You would think that everyone already knew the Y-USA, YWCA and Muscular Dystrophy Association. Yet, the three major, long-standing organizations chose to reintroduce themselves to the public by either rebranding or launching marketing campaigns during January.
These are already brand name organizations with resources. The Y and YWCA ranked first and 24th, respectively, in the NPT 2015 Top 100. MDA ranked 92nd the last time it was on the list, in 2011.
“If it weren’t for the nightly news,” the voiceover on the commercial booms, “no one would ever think of this place.” Finding the good in communities, and Y-USA’s hand in them, highlights one of the television spots for the Chicago-based organization’s branding campaign.
The campaign follows a five-year rebranding initiative that came in response what organizational leaders believed to be confusion regarding the Y’s work, according to Donna M. Bembenek, vice president of marketing communications. While the public held a positive view of the Y, understanding the scope of its work proved more challenging for people to understand. During the past five years, Y-USA has worked with affiliates across the country to build capacity and work toward moving in the same, unified direction, she said.
A pair of television spots – Places, that focuses on underserved communities and Idle Hands, which directs attention to the needs of children across the country – lead the multi-tiered campaign. The spots debuted on primetime television programs including 60 Minutes and Madam Secretary. The campaign will continue on network and cable programming, digital media and social media through both paid and donated slots, Bembenek said.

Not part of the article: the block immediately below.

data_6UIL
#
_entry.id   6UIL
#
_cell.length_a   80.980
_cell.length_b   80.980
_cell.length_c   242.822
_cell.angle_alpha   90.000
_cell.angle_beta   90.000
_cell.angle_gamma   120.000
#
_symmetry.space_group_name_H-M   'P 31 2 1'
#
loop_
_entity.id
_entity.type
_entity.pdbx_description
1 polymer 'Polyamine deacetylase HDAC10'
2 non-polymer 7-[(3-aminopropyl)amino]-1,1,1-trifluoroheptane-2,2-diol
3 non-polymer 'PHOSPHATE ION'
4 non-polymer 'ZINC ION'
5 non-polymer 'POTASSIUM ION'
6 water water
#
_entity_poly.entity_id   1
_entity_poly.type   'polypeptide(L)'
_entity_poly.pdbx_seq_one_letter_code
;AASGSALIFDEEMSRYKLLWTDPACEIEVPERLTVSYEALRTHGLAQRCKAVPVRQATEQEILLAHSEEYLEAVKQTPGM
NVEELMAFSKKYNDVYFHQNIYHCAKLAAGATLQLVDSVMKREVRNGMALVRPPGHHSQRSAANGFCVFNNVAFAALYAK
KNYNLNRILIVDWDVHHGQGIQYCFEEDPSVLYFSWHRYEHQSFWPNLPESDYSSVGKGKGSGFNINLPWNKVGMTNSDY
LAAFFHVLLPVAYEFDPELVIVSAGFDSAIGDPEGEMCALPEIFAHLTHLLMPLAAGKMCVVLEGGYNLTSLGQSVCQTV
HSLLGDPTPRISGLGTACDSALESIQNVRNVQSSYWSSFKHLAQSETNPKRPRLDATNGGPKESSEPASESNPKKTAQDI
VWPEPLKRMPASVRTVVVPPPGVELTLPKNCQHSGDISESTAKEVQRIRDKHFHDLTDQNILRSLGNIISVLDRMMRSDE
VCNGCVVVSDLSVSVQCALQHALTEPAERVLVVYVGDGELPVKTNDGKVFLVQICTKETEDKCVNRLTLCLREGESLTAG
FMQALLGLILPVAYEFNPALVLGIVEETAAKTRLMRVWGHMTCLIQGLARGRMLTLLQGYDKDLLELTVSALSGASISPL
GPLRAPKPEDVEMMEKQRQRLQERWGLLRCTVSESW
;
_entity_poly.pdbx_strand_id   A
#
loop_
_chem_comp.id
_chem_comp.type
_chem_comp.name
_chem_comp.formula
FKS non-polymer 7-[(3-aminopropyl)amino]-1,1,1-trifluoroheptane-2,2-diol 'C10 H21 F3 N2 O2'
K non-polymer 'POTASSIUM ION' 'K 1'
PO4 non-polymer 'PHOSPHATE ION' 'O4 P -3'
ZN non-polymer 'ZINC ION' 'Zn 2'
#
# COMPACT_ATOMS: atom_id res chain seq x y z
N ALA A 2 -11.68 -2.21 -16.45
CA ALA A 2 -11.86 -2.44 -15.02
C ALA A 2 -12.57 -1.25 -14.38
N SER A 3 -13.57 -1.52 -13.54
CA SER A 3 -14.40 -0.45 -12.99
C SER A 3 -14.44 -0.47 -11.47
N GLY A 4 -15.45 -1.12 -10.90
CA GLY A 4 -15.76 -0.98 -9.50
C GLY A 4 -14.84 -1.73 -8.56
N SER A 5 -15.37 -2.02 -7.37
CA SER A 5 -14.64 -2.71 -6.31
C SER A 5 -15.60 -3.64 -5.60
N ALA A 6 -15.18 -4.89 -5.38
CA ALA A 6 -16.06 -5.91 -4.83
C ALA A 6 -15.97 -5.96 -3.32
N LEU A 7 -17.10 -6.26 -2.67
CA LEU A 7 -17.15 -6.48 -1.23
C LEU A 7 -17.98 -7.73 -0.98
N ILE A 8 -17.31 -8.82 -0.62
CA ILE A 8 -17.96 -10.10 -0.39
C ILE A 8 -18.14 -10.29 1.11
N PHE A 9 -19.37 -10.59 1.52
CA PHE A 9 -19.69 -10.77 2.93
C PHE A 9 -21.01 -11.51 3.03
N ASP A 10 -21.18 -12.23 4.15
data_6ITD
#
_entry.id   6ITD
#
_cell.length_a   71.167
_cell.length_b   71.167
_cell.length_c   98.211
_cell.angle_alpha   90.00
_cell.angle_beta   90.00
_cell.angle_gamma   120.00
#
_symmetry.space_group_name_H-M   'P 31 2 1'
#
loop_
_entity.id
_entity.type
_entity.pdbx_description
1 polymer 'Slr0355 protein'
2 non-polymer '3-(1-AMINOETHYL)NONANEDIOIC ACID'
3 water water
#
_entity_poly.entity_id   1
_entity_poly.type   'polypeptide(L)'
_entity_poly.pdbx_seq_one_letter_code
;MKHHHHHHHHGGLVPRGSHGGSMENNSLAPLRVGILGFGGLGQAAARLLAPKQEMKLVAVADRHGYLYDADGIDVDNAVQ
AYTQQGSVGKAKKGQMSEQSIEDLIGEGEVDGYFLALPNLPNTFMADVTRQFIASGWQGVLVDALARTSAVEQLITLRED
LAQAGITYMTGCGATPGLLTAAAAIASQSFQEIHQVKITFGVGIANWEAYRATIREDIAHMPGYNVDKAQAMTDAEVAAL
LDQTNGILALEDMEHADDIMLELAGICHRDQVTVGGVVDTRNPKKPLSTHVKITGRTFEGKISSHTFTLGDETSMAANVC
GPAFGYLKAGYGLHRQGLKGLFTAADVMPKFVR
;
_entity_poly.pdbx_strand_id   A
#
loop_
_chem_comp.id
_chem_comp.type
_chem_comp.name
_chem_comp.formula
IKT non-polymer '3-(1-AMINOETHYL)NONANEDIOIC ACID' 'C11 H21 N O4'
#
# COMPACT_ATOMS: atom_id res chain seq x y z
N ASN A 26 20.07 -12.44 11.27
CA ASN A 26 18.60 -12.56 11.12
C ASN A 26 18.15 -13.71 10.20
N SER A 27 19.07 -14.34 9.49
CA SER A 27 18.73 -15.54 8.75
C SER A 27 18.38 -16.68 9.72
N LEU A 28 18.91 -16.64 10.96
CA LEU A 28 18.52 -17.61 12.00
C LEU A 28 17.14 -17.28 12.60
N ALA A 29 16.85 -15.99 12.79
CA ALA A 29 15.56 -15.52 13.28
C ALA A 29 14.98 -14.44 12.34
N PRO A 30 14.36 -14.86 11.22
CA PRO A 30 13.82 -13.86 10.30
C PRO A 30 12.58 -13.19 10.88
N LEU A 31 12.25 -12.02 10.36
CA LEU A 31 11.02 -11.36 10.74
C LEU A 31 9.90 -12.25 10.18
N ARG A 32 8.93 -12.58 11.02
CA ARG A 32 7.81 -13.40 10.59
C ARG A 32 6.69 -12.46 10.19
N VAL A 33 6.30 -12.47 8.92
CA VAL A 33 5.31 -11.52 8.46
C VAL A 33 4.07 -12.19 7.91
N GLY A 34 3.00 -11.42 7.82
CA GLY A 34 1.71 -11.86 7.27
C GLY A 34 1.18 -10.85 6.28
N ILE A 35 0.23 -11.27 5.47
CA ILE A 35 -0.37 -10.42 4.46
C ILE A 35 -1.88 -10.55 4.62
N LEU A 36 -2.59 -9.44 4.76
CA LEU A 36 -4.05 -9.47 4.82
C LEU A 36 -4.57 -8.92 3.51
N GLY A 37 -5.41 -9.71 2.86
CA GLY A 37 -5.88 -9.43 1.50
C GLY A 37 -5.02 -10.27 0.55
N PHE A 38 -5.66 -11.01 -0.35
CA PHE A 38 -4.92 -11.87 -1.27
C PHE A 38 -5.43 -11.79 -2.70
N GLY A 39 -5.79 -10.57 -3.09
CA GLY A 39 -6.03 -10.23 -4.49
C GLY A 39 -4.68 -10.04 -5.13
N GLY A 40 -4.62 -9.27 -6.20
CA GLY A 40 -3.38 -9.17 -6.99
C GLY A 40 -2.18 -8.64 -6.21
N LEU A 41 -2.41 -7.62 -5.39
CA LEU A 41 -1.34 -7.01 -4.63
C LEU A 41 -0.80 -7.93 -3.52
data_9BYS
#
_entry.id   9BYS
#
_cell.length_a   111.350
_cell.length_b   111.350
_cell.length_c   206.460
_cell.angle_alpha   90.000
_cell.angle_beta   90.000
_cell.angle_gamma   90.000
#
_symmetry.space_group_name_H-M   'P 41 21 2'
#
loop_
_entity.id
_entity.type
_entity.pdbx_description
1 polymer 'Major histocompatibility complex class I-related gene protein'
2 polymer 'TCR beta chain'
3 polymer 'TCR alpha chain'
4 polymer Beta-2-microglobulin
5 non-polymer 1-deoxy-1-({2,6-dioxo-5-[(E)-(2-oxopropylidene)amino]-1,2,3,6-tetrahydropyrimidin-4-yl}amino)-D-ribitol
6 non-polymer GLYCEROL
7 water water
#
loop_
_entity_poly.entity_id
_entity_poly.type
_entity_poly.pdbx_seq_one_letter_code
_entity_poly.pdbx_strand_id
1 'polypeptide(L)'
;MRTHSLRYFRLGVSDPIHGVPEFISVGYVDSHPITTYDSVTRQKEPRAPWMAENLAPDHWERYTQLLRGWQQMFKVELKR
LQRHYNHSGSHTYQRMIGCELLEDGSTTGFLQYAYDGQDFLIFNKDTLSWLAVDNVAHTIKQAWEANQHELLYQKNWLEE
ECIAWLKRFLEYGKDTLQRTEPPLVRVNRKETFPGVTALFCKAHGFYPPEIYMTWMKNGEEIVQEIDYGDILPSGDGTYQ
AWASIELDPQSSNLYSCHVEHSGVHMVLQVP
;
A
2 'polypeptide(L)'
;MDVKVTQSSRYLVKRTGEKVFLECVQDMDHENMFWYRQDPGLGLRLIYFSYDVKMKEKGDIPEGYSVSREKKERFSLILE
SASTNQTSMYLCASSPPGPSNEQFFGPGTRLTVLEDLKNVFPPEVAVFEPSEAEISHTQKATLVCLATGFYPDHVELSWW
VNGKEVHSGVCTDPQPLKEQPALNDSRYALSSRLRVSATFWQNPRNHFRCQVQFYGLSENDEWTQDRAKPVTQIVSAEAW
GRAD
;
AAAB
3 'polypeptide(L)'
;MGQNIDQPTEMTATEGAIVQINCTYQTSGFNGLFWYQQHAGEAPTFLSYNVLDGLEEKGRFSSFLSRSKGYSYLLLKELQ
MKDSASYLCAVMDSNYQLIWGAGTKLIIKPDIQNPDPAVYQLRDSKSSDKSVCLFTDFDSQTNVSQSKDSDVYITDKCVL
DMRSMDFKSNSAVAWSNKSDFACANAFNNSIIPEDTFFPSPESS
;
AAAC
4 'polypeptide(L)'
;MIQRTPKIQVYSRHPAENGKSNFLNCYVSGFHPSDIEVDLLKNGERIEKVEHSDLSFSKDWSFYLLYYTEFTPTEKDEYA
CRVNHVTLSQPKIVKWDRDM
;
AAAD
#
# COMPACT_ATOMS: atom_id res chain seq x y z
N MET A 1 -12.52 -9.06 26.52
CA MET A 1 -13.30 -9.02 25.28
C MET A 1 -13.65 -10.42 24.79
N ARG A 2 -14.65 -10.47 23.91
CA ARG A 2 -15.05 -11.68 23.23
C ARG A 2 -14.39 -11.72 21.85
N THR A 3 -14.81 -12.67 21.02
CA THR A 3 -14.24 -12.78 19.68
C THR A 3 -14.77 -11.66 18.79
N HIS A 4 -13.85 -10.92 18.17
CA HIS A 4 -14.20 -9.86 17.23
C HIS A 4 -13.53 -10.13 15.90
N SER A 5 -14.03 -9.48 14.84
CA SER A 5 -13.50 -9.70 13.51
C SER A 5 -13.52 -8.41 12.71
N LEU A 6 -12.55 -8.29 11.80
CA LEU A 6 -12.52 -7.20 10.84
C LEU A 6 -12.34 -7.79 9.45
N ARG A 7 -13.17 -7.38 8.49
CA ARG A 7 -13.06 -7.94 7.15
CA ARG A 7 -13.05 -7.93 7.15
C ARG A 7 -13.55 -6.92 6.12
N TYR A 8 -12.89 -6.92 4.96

Each spot concludes with a scrolling list of the Y’s services, including mentorship, childcare, education and meal programs. “We put that scroll because of the Y and our ability to drive high-impact programs with very specific, measured outcomes,” Bembenek said. Members of the public who are more familiar with the Y and its offerings are more likely to help, and the goal of the spots is to drive home the point that communities need that support.
The Y’s campaign is slated to go on for three years through various components, including digital rollouts scheduled for later this year. One such effort, called Reverse the News, accompanies news stories with ads stating how the Y is addressing the needs illustrated in the news and an opportunity to donate by targeting keywords in the story. For example, a story about America’s obesity epidemic might be met with an ad highlighting the Y’s healthy-living initiatives.
The tool will be piloted exclusively with New York Times’ content in 2016, with a goal of national expansion and the ability to show local affiliates how to utilize it with local news sites. “We haven’t been very good at telling our own story,” Bembenek said. “Reverse the News gives us a way to link to urgent news stories of the day.”